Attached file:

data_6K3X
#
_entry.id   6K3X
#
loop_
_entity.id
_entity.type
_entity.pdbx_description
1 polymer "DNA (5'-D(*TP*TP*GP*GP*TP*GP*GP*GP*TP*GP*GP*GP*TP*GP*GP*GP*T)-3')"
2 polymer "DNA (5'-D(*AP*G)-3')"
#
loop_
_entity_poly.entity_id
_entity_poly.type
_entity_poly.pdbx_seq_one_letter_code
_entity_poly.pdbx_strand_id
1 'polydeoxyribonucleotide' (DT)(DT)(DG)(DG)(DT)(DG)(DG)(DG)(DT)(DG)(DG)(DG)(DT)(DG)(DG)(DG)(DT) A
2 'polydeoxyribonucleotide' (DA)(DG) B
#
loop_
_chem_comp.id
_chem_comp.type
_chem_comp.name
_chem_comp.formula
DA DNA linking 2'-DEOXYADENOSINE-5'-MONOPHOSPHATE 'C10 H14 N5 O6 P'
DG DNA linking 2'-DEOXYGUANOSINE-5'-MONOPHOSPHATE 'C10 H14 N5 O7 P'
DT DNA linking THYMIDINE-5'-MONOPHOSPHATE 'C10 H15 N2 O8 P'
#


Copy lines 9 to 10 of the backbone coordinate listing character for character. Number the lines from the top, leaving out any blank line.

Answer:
1 polymer "DNA (5'-D(*TP*TP*GP*GP*TP*GP*GP*GP*TP*GP*GP*GP*TP*GP*GP*GP*T)-3')"
2 polymer "DNA (5'-D(*AP*G)-3')"